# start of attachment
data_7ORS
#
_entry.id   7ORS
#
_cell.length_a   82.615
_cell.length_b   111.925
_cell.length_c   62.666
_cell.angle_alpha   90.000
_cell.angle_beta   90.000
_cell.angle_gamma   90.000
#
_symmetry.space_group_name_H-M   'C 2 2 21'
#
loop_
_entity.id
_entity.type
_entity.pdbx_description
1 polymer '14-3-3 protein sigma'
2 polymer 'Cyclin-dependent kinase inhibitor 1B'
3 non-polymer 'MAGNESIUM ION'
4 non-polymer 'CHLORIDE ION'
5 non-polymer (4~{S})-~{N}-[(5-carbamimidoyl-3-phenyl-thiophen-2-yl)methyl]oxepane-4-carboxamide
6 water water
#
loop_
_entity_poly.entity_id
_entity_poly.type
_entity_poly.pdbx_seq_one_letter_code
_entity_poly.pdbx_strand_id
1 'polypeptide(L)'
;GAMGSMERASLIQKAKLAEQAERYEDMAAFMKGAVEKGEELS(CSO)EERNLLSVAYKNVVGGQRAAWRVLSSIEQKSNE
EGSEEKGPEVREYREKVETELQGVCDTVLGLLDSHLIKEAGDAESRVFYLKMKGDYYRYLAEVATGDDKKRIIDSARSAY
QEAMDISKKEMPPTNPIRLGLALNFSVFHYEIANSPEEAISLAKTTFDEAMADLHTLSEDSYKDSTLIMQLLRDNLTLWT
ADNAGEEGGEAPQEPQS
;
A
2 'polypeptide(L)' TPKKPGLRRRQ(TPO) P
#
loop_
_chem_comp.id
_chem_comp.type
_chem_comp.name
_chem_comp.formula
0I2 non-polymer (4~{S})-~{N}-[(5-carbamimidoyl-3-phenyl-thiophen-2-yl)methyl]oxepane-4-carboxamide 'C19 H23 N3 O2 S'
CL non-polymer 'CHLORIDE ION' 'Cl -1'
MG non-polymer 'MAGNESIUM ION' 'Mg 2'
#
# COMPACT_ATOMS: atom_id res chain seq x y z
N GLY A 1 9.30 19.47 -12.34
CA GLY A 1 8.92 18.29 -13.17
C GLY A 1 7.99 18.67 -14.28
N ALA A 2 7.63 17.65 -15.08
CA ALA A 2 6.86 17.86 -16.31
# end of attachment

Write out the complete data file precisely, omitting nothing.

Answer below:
data_7ORS
#
_entry.id   7ORS
#
_cell.length_a   82.615
_cell.length_b   111.925
_cell.length_c   62.666
_cell.angle_alpha   90.000
_cell.angle_beta   90.000
_cell.angle_gamma   90.000
#
_symmetry.space_group_name_H-M   'C 2 2 21'
#
loop_
_entity.id
_entity.type
_entity.pdbx_description
1 polymer '14-3-3 protein sigma'
2 polymer 'Cyclin-dependent kinase inhibitor 1B'
3 non-polymer 'MAGNESIUM ION'
4 non-polymer 'CHLORIDE ION'
5 non-polymer (4~{S})-~{N}-[(5-carbamimidoyl-3-phenyl-thiophen-2-yl)methyl]oxepane-4-carboxamide
6 water water
#
loop_
_entity_poly.entity_id
_entity_poly.type
_entity_poly.pdbx_seq_one_letter_code
_entity_poly.pdbx_strand_id
1 'polypeptide(L)'
;GAMGSMERASLIQKAKLAEQAERYEDMAAFMKGAVEKGEELS(CSO)EERNLLSVAYKNVVGGQRAAWRVLSSIEQKSNE
EGSEEKGPEVREYREKVETELQGVCDTVLGLLDSHLIKEAGDAESRVFYLKMKGDYYRYLAEVATGDDKKRIIDSARSAY
QEAMDISKKEMPPTNPIRLGLALNFSVFHYEIANSPEEAISLAKTTFDEAMADLHTLSEDSYKDSTLIMQLLRDNLTLWT
ADNAGEEGGEAPQEPQS
;
A
2 'polypeptide(L)' TPKKPGLRRRQ(TPO) P
#
loop_
_chem_comp.id
_chem_comp.type
_chem_comp.name
_chem_comp.formula
0I2 non-polymer (4~{S})-~{N}-[(5-carbamimidoyl-3-phenyl-thiophen-2-yl)methyl]oxepane-4-carboxamide 'C19 H23 N3 O2 S'
CL non-polymer 'CHLORIDE ION' 'Cl -1'
MG non-polymer 'MAGNESIUM ION' 'Mg 2'
#
# COMPACT_ATOMS: atom_id res chain seq x y z
N GLY A 1 9.30 19.47 -12.34
CA GLY A 1 8.92 18.29 -13.17
C GLY A 1 7.99 18.67 -14.28
N ALA A 2 7.63 17.65 -15.08
CA ALA A 2 6.86 17.86 -16.31